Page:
Journal of Behavioral Medicine

, Volume 37, Issue 1, pp 166–172

Depression longitudinally mediates the association of appearance concerns to ART non-adherence in HIV-infected individuals with a history of injection drug use

  • Aaron J. Blashill
  • Janna R. Gordon
  • Steven A. Safren
Article

DOI: 10.1007/s10865-012-9476-3

Cite this article as:
Blashill, A.J., Gordon, J.R. & Safren, S.A. J Behav Med (2014) 37: 166. doi:10.1007/s10865-012-9476-3

Abstract

Appearance concerns are common among HIV-infected individuals, and previous cross-sectional and longitudinal data indicate that these concerns are associated with antiretroviral therapy (ART) non-adherence. However, to date, no known prospective data have explored the mechanism behind this relationship. Thus, the aim of the current study was to test depression severity as a prospective mediator of the relationship between appearance concerns and ART non-adherence in HIV-infected individuals with a history of injection drug use (IDU). Participants were 89 HIV-infected individuals with a history of IDU who participated in a prospective, randomized controlled trial of cognitive behavioral therapy for depression and medication adherence. Clinician-administered measures of depression severity and appearance concerns, along with electronic monitoring of ART non-adherence were included. Data were analyzed using longitudinal linear mixed-level modeling, and mediation was tested via the Monte Carlo Method of Assessing Mediation. Appearance concerns were predictive of depression severity, γ = .31, SE = .076, 95 % CI [.16, .46], t = 4.1, p = .0001, and depression severity was predictive of ART non-adherence, γ = 3.3, SE = 1.3, 95 % CI [.8, 5.8], t = 2.6, p = .01. The effect of appearance concerns on ART non-adherence, however, was significantly mediated by depression severity, γ = 1.02, 95 % CI [.21, 2.1]. Appearance concerns are associated with depression severity, which in turn is associated with ART non-adherence. Integrative interventions addressing appearance concerns, depression and ART adherence are needed, as this is one potential pathway towards worse health outcomes in HIV-infected individuals.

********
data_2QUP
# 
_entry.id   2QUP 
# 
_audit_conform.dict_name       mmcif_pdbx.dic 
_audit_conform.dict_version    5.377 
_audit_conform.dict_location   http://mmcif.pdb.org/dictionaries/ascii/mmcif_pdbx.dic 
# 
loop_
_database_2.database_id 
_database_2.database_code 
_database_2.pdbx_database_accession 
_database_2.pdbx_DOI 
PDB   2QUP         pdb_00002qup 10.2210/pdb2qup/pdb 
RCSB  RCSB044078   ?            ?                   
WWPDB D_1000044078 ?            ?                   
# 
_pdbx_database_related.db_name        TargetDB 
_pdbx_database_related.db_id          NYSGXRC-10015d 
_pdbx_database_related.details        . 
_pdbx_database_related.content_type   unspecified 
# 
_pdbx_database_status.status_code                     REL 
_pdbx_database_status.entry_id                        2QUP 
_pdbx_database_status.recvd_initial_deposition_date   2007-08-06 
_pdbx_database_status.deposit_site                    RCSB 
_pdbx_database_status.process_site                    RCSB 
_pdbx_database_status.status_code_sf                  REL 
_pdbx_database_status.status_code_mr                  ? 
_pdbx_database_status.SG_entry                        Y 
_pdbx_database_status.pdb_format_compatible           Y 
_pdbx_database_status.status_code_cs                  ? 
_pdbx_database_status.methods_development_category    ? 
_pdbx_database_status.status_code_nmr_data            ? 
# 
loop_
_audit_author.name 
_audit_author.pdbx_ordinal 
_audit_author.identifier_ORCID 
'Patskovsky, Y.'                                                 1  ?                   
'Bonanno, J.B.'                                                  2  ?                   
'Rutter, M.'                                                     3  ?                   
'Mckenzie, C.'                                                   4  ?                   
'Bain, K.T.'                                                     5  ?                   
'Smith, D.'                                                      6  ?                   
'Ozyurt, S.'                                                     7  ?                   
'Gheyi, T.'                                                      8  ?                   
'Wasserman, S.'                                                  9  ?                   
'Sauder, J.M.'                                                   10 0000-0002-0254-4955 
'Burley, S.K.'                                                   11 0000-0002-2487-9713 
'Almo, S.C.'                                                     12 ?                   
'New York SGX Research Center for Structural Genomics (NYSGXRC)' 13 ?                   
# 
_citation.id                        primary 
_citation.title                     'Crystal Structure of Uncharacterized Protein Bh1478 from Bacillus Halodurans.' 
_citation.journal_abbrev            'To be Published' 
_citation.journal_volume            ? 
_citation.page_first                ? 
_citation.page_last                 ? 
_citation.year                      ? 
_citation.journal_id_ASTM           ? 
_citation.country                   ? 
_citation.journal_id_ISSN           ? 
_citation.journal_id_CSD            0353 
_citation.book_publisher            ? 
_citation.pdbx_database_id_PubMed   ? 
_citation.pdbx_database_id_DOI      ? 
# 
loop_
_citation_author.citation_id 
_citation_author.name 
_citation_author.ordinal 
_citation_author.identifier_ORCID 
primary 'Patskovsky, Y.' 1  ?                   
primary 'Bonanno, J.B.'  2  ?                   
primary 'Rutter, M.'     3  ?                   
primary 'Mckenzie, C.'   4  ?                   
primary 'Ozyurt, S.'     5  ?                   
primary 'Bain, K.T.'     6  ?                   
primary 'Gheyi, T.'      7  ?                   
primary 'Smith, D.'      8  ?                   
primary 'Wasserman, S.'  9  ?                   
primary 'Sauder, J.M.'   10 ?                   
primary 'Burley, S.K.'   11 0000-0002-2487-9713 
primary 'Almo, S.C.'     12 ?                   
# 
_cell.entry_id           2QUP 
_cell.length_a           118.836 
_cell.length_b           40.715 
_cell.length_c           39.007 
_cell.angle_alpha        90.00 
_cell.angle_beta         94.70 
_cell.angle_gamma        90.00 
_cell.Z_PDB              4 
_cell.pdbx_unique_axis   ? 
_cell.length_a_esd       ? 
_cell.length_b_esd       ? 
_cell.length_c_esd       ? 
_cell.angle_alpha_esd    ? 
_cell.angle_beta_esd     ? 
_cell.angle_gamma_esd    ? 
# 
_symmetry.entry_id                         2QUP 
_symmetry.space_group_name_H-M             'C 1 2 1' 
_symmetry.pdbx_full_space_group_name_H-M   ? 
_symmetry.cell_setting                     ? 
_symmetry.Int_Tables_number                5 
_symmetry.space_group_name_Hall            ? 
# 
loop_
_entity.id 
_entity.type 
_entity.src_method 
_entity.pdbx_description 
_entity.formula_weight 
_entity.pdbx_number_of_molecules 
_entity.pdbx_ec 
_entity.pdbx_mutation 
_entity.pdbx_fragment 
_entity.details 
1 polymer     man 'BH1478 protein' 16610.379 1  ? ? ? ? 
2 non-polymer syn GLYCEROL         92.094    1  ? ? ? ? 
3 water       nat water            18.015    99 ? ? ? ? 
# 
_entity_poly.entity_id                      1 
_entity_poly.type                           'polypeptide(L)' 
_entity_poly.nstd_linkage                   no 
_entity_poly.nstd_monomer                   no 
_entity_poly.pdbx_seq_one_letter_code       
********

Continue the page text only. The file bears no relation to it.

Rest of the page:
Keywords

HIV/AIDS Appearance Body image Depression ART adherence Lipodystrophy 

Copyright information

© Springer Science+Business Media New York 2012

Authors and Affiliations

  • Aaron J. Blashill
    • 1
    • 2
  • Janna R. Gordon
    • 1
  • Steven A. Safren
    • 1
    • 2
  1. 1.Department of PsychiatryMassachusetts General HospitalBostonUSA
  2. 2.Harvard Medical SchoolBostonUSA

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